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'You almost sound bitter': Pari Pari Parkinson on injuries and All Blacks

By Sam Smith
(Photo by Teaukura Moetaua/Getty Images)

Pari Pari Parkinson is hoping to be back in action sooner than expected after suffering a major injury in the late stages of this year’s NPC.

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The Highlanders and Tasman lock copped some friendly fire in the final round of the regular season, with flanker Anton Segner colliding with Parkinson’s leg in a tackle and leaving the towering second-rower in serious discomfort on the floor.

“Anton swung round the tackle on Pete [Umaga-Jensen] and when he hit my knee, I felt everything crunch and I looked down and I could see my leg sticking out from underneath his body and though ‘Na, that’s no good’,” Parkinson told former Highlanders utility back James Marshall on the latest episode of his What A Lad podcast.

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The panel of Ross Karl, Bryn Hall and James Parsons run their eyes over all the developments from the past week of rugby.

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The panel of Ross Karl, Bryn Hall and James Parsons run their eyes over all the developments from the past week of rugby.

“I was trying to tell doc but all that came out was [noises]. Nothing you could do anything with.”

Almost immediately, Parkinson knew he wasn’t likely to be back on the park anytime soon, with the lumbering 25-year-old unable to walk off the field without support.

“I tried to put my weight on [some support staff] to walk off, because I knew everything was gone [after] I saw my foot out on an angle. The doc and stuff were just like ‘Mate, you can’t put your body weight on us, we can’t carry you.’

“After I got up, I didn’t want to lie back down [and ask for the stretcher] … Too much pride, can’t let my ego be damaged.”

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Once off the field and into the hospital, the diagnosis was grim.

“All the ligaments [were damaged], the ACL, PCL, MCL, damaged the meniscus,” said Parkinson. “[The doctor] ran me through all that. I’ll be honest, I wasn’t doing much listening, I was kind of like ‘I know it’s bad, I know you can fix it, I’ve got faith in you, you do your thing’.

“Went into day surgery and then woke up and it was all new. I was still on morphine though so I started being a hero … I thought I was the man walking around on my leg right after my surgery and the nurses were like ‘No, don’t do that, get back in the bed, you clown’.”

While the initial prognosis was grim, Parkinson is hopeful that he can’t fast-track his way back onto the pitch in time for next year’s NPC season, which will likely kick off around September.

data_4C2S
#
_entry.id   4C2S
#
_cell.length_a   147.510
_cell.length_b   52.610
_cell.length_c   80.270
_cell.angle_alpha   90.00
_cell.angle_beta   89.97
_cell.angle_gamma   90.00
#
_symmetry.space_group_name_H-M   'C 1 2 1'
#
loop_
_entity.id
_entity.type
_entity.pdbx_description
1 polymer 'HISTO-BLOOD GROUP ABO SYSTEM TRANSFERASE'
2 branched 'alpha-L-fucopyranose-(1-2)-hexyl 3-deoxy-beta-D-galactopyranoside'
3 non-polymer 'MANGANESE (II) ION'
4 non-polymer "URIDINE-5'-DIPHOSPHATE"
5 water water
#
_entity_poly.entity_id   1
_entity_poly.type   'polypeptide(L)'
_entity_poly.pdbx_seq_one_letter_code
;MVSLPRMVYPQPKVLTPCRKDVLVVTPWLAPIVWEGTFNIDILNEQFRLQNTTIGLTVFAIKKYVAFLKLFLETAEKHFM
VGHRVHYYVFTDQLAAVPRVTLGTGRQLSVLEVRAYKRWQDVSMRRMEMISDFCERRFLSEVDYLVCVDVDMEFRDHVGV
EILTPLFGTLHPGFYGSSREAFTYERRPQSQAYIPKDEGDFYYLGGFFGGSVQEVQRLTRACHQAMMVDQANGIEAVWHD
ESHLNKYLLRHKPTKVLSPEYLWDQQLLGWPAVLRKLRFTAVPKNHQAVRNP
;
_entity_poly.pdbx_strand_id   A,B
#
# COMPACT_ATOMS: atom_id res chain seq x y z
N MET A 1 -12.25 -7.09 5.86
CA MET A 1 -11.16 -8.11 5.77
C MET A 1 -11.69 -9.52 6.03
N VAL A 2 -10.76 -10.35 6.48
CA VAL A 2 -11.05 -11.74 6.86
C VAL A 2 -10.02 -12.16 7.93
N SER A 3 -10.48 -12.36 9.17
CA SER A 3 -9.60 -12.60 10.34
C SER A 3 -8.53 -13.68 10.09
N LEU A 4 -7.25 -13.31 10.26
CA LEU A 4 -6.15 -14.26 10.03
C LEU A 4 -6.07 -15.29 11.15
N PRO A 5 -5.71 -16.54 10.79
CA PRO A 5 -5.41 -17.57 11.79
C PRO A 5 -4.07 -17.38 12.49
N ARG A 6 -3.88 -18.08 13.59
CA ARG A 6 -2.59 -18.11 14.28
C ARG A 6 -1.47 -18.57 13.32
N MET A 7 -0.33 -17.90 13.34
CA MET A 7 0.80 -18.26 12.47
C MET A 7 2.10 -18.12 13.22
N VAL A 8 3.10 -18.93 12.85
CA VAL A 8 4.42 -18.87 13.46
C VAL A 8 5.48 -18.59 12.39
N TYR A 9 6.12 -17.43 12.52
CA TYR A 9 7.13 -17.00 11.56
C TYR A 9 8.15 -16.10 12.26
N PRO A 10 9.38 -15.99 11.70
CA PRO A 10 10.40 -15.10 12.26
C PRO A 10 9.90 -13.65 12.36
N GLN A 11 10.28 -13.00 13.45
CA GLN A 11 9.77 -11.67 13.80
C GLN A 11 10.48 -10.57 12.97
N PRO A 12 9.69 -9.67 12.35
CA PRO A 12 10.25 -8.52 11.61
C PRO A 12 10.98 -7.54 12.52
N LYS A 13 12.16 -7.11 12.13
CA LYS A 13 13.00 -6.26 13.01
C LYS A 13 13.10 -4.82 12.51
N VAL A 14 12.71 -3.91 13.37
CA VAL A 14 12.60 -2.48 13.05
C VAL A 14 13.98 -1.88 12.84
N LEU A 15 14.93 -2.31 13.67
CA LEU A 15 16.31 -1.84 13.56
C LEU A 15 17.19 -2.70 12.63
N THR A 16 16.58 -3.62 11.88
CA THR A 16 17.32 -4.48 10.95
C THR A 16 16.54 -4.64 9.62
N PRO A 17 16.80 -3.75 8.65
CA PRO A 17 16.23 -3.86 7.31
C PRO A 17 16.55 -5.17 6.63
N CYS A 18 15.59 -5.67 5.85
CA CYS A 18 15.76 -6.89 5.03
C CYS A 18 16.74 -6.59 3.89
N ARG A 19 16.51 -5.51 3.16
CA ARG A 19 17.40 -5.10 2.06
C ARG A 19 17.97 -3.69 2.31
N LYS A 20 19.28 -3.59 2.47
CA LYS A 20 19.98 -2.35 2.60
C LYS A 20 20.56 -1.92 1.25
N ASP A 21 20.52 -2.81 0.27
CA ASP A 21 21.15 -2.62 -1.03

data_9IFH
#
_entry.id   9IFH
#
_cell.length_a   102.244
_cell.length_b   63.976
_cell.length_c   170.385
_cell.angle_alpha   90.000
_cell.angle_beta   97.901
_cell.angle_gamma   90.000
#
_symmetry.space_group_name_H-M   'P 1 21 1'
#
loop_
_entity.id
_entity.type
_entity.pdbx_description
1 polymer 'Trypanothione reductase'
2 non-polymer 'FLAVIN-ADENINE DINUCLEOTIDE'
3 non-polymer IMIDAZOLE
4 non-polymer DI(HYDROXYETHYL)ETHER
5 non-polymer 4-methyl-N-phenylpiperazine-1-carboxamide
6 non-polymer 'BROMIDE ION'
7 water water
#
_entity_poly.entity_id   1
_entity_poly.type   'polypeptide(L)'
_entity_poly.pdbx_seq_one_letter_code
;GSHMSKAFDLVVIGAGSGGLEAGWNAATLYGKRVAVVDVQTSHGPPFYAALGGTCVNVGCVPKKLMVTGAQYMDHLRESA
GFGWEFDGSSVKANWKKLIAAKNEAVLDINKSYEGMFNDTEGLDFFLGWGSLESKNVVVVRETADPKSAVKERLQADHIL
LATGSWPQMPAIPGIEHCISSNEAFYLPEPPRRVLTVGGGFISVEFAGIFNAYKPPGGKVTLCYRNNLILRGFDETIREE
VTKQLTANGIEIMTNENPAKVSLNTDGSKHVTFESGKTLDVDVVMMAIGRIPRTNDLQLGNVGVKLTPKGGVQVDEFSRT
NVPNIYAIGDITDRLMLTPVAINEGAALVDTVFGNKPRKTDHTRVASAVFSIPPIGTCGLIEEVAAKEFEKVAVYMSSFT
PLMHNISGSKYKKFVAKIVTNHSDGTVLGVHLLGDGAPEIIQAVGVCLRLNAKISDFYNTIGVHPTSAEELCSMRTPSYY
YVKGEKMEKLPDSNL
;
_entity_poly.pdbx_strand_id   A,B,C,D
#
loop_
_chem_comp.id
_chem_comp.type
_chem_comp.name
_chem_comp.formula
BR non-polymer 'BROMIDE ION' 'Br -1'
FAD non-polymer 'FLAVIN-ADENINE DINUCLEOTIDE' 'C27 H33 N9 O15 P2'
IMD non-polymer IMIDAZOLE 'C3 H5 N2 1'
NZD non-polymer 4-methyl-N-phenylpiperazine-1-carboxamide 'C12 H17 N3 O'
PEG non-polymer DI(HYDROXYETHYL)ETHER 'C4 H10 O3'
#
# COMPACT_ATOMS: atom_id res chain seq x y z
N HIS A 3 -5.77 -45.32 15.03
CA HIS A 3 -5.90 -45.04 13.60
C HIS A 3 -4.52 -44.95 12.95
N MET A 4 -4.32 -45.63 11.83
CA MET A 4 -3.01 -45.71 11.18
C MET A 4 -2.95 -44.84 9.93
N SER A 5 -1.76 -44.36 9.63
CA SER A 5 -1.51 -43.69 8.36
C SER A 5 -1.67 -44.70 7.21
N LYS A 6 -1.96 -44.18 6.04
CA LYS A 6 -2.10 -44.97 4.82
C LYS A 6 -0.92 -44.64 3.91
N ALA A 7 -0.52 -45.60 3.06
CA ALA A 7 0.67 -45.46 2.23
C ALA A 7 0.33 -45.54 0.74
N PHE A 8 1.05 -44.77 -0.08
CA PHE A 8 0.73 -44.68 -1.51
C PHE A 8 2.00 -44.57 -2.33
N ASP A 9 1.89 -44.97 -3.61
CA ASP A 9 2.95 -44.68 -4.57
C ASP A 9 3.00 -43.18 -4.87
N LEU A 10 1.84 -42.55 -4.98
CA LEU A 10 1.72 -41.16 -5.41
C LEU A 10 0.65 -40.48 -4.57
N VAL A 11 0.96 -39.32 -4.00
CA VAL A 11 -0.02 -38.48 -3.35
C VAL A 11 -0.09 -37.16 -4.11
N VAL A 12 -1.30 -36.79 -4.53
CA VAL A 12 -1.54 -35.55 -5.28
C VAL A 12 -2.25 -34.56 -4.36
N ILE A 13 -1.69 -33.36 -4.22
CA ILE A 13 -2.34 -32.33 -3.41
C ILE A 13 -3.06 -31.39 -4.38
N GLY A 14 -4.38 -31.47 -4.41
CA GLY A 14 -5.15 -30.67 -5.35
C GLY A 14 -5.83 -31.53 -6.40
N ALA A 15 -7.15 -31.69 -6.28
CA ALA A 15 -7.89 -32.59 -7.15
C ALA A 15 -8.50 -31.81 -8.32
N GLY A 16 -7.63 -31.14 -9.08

“[The surgeon] told me about 12 months and I was like ‘There’s no chance, I’m not doing that, I’m not taking 12 months, that’s just silly’. I’m hoping nine; hopefully, I’ll be back for next Tassie season, fingers crossed.”

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The multi-ligament rupture is the latest in a long line of serious injuries that Parkinson has endured in his professional career to date, with a serious foot injury keeping him out of much of the 2020 and 2021 seasons.

Many have touted the 2.04m, 130kg lock as a future All Black but the ongoing injuries have thwarted Parkinson’s chances and putting together a long run of matches in order to impress the selectors.

Parkinson revealed that although he’s had minimal communication from the All Blacks, he was told this year to prepare in case he was called in for the end-of-year tour late in the season.

“There wasn’t really any comms. They told me to get vaccinated, just in case. I don’t know how close, they were more just like ‘There’s a chance’. Probably just did it [to get me vaccinated]. Other than that, there wasn’t much comms and I didn’t expect there would be because I haven’t had comms previously.

“It’s a weird topic to talk about because you almost sound bitter when you address it. It’s always been my mindset since I was about 16: unless it’s right in front of you, don’t worry about it. Because I can’t control what the selectors do, to pick me, so it’s like why worry about a team I’m not in? That’s sort of the way I go about it … It’s not something that’s on my plate at the moment.”

While Parkinson’s latest injury is another setback, he’s confident he can get himself back into top shape next year.

“I’ve done this before, a long rehab process, and I learnt from the last one so I can take those learnings into this one,” he said. “Granted, this is probably a bit more serious of an injury but at least now I know what the do’s and don’ts are.’